College Releases Details for Three Semesters of In-Person Classes

Here are some stories you might have missed:

Lorain County Prisons Struggle with COVID Cases, Understaffing, Overcrowding

Students Call for Peer-to-Peer Intervention for COVID-19 Safety Violations

Renewed Movements for Justice 

Black Lives Matter protesters marched from Tappan Square to the Post Office on June 6. (Katherine MacPhail)

Demonstrations against police brutality — including a June 6 protest in Tappan Square — arose across the nation this summer, sparking a year of discourse around racial justice. Conversations within the College and Conservatory included calls for action, notably ABUSUA’s demands for institutional reform and arguments for defunding the Oberlin Police Department. In an effort to enact change at the institutional level, President Ambar introduced the Presidential Initiative on Racial Equity and Diversity, the Conservatory released an action plan for racial equity and diversity in Oberlin’s music education, and the College co-founded the Liberal Arts College Racial Equity Leadership Alliance with six other institutions. 

Students engaged in justice and activism work both within and outside of the Oberlin community. In an effort to combat COVID-19’s disproportionate effect on low-income and first-generation students, a group of students created the Coronavirus Oberlin Mutual Aid Fund this summer. This fall, students founded the Oberlin People’s Assembly, which has been providing community members with rent assistance, hot meals, and other aid. 

New dialogues have begun this year as members of the campus community interrogate racial inequalities at Oberlin. During winter break, student senators delivered a presentation to the Board of Trustees on the Black experience and how to enact change on Oberlin’s campus. This conversation with the board continued in another student-led meeting earlier this month. Within the athletics community, students founded the Black Student Athlete Group and started critical conversations on Asian American representation and discrimination in athletics and active anti-racism within teams. And only two weeks ago, on the last day of Black History Month, the Conservatory came under fire for posting a flier for the faculty recital “A Celebration of Black Artistry,” which featured exclusively white performers.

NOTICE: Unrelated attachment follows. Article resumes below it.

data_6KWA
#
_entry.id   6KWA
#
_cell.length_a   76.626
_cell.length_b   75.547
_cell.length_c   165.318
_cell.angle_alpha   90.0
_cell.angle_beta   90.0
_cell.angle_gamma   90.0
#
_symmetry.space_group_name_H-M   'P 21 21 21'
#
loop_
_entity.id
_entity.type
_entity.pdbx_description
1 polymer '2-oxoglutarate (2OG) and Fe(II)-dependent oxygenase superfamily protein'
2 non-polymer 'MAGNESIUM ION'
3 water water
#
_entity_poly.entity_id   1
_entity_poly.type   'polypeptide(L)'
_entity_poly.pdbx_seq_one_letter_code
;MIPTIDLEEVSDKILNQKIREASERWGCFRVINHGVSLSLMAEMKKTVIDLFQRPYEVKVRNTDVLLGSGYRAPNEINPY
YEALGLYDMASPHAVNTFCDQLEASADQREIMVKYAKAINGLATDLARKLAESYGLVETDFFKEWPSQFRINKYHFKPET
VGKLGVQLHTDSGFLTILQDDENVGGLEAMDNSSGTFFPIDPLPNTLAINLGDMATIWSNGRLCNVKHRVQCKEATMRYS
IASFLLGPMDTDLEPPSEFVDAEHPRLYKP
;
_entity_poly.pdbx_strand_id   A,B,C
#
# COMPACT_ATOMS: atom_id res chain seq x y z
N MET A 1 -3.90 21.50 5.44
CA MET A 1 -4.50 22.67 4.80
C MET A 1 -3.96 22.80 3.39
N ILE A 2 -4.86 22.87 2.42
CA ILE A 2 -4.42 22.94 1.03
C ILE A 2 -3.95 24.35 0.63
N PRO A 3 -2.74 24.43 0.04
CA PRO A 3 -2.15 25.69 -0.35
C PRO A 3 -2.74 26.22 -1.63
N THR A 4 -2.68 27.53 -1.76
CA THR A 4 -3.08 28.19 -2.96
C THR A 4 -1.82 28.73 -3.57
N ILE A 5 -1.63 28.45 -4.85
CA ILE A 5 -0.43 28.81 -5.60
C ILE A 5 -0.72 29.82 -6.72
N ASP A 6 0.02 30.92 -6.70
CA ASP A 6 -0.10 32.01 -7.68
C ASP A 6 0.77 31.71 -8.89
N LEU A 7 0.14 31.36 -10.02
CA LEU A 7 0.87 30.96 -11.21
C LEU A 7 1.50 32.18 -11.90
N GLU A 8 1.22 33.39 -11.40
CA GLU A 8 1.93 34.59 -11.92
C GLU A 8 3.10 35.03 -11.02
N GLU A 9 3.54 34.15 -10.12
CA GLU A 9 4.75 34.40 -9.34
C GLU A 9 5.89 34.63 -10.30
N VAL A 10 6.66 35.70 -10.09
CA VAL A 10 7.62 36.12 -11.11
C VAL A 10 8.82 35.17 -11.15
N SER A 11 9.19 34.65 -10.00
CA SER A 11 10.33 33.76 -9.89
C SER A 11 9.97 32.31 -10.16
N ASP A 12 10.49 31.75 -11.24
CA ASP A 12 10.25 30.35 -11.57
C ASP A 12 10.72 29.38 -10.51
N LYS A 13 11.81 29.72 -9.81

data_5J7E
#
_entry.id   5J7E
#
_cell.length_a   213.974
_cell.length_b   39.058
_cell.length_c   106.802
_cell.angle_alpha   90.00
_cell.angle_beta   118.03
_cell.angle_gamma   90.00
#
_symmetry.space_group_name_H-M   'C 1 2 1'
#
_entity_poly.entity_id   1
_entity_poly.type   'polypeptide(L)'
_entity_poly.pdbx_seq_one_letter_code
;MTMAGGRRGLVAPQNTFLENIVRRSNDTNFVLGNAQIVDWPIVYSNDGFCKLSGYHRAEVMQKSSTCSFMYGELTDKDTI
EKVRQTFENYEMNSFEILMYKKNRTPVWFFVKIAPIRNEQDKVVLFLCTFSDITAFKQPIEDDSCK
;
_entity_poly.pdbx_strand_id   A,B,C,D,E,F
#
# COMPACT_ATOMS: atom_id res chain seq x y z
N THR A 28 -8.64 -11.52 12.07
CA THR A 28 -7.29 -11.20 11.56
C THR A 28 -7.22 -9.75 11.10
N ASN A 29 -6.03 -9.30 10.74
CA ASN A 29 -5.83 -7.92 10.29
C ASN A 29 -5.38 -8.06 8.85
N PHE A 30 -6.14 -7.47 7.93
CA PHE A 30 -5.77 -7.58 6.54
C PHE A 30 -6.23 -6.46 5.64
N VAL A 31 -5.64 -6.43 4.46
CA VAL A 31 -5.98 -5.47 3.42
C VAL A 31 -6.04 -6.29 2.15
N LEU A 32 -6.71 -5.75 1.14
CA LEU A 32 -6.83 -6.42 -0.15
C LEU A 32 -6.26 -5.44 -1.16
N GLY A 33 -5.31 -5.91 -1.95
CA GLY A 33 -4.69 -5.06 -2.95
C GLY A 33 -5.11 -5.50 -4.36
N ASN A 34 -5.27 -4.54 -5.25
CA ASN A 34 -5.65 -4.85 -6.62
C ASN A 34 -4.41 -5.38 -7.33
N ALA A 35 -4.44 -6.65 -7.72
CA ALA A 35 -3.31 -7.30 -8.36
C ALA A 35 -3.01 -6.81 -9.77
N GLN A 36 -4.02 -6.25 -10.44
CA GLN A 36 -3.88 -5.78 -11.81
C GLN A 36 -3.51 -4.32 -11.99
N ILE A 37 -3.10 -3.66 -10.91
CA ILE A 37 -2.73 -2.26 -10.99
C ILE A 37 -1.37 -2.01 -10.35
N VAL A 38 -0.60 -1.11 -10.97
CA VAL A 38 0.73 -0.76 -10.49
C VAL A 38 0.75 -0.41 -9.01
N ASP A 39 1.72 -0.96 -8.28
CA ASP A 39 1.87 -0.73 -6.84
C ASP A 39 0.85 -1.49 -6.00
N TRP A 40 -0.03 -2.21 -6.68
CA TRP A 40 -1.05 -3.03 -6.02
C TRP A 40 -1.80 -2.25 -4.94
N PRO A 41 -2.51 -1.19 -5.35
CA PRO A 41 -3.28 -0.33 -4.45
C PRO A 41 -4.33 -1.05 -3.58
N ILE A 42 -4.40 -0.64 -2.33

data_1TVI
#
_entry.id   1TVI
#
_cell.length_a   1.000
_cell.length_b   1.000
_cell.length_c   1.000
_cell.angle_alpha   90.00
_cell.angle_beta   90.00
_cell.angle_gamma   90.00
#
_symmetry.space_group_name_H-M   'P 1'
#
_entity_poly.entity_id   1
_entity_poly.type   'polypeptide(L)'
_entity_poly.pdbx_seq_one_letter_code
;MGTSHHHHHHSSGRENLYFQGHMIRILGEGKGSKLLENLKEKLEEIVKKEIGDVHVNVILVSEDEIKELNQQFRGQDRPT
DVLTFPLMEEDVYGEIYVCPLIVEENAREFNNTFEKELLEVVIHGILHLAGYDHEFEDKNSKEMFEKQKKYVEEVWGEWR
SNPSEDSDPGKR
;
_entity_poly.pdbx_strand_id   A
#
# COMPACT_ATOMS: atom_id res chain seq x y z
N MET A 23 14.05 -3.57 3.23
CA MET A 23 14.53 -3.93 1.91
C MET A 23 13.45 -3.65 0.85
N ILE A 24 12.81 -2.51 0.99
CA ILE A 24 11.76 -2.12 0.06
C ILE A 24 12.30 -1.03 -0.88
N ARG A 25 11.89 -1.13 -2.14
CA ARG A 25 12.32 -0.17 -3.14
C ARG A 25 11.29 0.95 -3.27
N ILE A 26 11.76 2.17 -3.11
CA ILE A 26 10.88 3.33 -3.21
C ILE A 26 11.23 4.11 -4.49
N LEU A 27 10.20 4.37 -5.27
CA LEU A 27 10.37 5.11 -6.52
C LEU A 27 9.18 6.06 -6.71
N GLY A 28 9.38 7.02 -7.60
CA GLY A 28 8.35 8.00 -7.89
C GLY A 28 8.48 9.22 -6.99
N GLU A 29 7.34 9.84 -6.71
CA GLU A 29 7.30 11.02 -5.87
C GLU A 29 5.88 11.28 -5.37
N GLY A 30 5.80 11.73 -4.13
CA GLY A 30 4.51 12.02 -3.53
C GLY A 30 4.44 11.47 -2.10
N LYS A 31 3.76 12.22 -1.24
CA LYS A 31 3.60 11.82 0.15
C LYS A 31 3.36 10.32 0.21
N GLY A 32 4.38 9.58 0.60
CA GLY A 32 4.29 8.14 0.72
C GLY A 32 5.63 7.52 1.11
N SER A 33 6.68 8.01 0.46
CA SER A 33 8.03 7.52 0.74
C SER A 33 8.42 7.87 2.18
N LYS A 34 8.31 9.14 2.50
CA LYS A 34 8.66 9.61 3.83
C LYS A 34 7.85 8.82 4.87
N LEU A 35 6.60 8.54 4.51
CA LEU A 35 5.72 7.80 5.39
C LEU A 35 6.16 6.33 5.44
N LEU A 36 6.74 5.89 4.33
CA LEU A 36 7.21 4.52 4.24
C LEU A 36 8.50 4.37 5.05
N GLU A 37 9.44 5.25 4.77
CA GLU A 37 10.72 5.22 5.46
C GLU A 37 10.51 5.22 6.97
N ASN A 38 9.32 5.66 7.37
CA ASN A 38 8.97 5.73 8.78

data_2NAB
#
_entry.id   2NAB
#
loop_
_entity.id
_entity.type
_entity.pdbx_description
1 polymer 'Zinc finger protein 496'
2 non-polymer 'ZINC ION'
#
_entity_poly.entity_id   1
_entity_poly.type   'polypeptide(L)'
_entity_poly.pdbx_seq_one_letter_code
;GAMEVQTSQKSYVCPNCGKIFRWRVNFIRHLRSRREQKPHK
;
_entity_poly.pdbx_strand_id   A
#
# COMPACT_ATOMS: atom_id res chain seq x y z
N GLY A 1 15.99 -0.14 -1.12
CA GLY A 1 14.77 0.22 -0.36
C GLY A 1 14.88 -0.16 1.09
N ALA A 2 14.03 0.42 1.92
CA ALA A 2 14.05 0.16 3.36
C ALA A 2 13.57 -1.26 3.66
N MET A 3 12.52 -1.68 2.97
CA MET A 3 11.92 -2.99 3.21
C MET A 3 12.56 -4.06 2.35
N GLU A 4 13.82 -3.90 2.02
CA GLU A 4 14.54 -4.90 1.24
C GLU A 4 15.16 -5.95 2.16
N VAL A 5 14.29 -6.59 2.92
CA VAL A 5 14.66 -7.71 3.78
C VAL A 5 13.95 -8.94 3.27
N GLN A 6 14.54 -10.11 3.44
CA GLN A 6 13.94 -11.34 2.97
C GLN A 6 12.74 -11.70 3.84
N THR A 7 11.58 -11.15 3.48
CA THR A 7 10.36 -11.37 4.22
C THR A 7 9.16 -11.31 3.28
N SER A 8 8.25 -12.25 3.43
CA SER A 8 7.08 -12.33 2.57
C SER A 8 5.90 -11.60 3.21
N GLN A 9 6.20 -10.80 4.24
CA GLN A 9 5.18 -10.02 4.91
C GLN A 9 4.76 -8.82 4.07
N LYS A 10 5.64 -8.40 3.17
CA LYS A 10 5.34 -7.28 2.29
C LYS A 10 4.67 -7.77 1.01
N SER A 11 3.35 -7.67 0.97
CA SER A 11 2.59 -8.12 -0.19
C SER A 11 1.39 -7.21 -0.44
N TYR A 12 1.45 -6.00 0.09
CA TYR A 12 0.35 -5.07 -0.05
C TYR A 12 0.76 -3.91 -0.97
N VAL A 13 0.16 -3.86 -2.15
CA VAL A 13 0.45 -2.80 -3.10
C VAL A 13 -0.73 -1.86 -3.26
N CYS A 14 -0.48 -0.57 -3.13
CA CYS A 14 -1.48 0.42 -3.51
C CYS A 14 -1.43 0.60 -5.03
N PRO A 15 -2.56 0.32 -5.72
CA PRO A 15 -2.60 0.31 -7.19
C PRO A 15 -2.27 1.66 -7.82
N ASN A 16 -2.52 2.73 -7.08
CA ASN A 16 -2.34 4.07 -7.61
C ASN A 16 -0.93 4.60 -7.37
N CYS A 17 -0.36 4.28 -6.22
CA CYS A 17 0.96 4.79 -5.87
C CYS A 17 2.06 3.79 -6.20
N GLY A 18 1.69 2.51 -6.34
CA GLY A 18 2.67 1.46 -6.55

In October, Oberlin faced international scrutiny after Mohammad Jafar Mahallati, Nancy Schrom Dye Chair in Middle East and North African Studies, was accused of participating in a human rights abuse cover-up during his time as an Iranian ambassador to the U.N. Mahallati denied the allegations. Nevertheless, the accusation provoked outcry against the College. 

Check out our top racial justice stories this year:

ABUSUA Demands Institutional Reform from Administrators, Board of Trustees

Defund Oberlin Police to End History of Racial Oppression

Here are some stories you might have missed:

My Thoughts Have Value: A Radical Black Feminist Perspective on Student Activism

Black Senators, Student Panelists Address Trustees on Racial Equity

A Fraught Election Year, Locally and Nationally

Local Democratic candidates opened a Biden campaign office in downtown Oberlin in October. (Katherine MacPhail ) 

The last year has been a roller coaster for politics nationwide, and Lorain County was no exception. Oberlin students and citizens alike were swept up in national and local issues, such as the race to represent Ohio’s Fourth Congressional District and school funding ballot measures. From the beginning, the pandemic created new hurdles when students were forced to leave campus only days before the Ohio Presidential Primary, prompting students to create a rideshare program for early voting. As the pandemic stretched into the summer, administrators and students began thinking more about voting accessibility.